Dyrland said a May 2 meeting with DNR officials in Olympia went well, with what he described as good, substantive discussions.

“They were really looking for solutions,” he said. “It’s been a long time since I was in a meeting like that — very refreshing.”

Brock Milliern, DNR’s division manager for conservation, recreation and transactions, attended the May 2 meeting and agreed it was a solid discussion.

“I think we are still in problem-solving mode and don’t know what the exact solution might be,” he said. “But I would characterize that meeting we had as quite positive.”

Intertrust transfer

One likely solution is administratively swapping the property for a different state parcel, a process DNR calls an intertrust transfer. If this were to go forward, the county would agree to take ownership of the 60-acre parcel near the Hantwick Road Trailhead and pay the state’s administrative costs, estimated at between $25,000 and $50,000.

“I am 90 percent sure we have not identified the property yet,” Milliern said about a possible swap. “Before we get down to that level of detail, we would want to know that is the direction the county wants to go.”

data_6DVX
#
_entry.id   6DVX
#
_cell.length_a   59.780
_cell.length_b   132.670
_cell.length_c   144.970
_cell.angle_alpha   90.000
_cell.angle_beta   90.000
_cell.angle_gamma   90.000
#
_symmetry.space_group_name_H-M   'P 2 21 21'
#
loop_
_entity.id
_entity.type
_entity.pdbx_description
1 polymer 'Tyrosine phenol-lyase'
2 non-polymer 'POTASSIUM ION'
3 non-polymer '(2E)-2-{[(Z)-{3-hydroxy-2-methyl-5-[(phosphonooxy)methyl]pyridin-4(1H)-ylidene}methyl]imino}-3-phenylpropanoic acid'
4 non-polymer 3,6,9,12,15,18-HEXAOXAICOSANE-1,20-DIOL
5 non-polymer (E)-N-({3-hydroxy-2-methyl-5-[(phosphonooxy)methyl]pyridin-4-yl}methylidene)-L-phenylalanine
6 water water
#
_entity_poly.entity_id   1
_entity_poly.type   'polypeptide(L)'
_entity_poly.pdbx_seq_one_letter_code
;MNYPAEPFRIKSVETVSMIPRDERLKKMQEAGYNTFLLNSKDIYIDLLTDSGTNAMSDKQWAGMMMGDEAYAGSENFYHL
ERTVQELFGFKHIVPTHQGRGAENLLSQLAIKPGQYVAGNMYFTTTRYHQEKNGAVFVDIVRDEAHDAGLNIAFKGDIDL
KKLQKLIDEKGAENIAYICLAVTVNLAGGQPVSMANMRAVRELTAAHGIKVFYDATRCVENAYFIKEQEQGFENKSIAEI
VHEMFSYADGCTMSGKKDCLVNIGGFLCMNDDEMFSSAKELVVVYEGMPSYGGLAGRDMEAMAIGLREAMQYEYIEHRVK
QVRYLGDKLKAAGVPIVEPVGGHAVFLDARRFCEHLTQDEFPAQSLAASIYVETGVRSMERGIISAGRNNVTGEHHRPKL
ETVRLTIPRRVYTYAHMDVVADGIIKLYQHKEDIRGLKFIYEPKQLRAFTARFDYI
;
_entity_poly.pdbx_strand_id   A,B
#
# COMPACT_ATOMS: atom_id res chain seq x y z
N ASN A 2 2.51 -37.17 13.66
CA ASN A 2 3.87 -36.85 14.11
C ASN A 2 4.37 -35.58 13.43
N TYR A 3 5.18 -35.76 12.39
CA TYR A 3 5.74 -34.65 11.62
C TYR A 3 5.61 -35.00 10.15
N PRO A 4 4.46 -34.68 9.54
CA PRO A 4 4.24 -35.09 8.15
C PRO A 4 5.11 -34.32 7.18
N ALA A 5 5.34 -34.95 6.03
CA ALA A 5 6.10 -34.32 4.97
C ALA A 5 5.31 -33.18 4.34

DNR also would need to take the issue before the state’s Board of Natural Resources, Milliern said, and there is no schedule to do so at this point.

“We’re on hold right now as we try to problem-solve and look at other options,” he said.

The Clark County Council is open to discussing options. On June 12, all five councilors signed a letter to Public Lands Commissioner Hilary Franz that called the area “an incredible asset to our county and our state.”

“The county council would like to further discuss options for next steps to see if there are feasible and agreeable options to transfer the land to county ownership so the county may preserve this wonderful asset,” the letter concludes.

Milliern said the county’s interest is critical to working out a mutually acceptable solution, “particularly since the county would be the receiver of the land if we ended up doing this intertrust exchange.”

“Certainly, their willingness to receive this land and take responsibility for it is very important,” he said